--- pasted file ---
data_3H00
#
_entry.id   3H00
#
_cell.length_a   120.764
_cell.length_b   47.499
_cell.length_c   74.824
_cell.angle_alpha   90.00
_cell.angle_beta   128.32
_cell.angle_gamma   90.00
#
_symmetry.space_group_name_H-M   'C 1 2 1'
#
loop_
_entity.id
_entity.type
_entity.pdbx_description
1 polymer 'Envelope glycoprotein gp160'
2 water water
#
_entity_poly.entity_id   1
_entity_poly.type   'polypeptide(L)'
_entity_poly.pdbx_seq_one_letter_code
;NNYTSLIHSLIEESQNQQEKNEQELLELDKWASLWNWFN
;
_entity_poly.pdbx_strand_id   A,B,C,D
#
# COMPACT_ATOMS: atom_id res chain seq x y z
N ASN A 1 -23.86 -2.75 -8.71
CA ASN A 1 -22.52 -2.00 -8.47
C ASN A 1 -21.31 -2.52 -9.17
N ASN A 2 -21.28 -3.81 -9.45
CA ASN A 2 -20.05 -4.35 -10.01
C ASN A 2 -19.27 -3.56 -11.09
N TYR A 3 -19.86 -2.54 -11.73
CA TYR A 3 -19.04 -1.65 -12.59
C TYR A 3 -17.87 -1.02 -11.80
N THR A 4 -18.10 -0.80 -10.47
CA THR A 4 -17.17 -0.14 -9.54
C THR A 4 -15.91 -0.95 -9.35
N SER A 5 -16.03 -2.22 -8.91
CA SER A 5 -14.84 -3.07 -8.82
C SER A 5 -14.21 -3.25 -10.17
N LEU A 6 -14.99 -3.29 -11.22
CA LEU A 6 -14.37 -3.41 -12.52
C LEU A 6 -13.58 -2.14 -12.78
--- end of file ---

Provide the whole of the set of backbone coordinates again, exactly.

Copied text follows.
data_3H00
#
_entry.id   3H00
#
_cell.length_a   120.764
_cell.length_b   47.499
_cell.length_c   74.824
_cell.angle_alpha   90.00
_cell.angle_beta   128.32
_cell.angle_gamma   90.00
#
_symmetry.space_group_name_H-M   'C 1 2 1'
#
loop_
_entity.id
_entity.type
_entity.pdbx_description
1 polymer 'Envelope glycoprotein gp160'
2 water water
#
_entity_poly.entity_id   1
_entity_poly.type   'polypeptide(L)'
_entity_poly.pdbx_seq_one_letter_code
;NNYTSLIHSLIEESQNQQEKNEQELLELDKWASLWNWFN
;
_entity_poly.pdbx_strand_id   A,B,C,D
#
# COMPACT_ATOMS: atom_id res chain seq x y z
N ASN A 1 -23.86 -2.75 -8.71
CA ASN A 1 -22.52 -2.00 -8.47
C ASN A 1 -21.31 -2.52 -9.17
N ASN A 2 -21.28 -3.81 -9.45
CA ASN A 2 -20.05 -4.35 -10.01
C ASN A 2 -19.27 -3.56 -11.09
N TYR A 3 -19.86 -2.54 -11.73
CA TYR A 3 -19.04 -1.65 -12.59
C TYR A 3 -17.87 -1.02 -11.80
N THR A 4 -18.10 -0.80 -10.47
CA THR A 4 -17.17 -0.14 -9.54
C THR A 4 -15.91 -0.95 -9.35
N SER A 5 -16.03 -2.22 -8.91
CA SER A 5 -14.84 -3.07 -8.82
C SER A 5 -14.21 -3.25 -10.17
N LEU A 6 -14.99 -3.29 -11.22
CA LEU A 6 -14.37 -3.41 -12.52
C LEU A 6 -13.58 -2.14 -12.78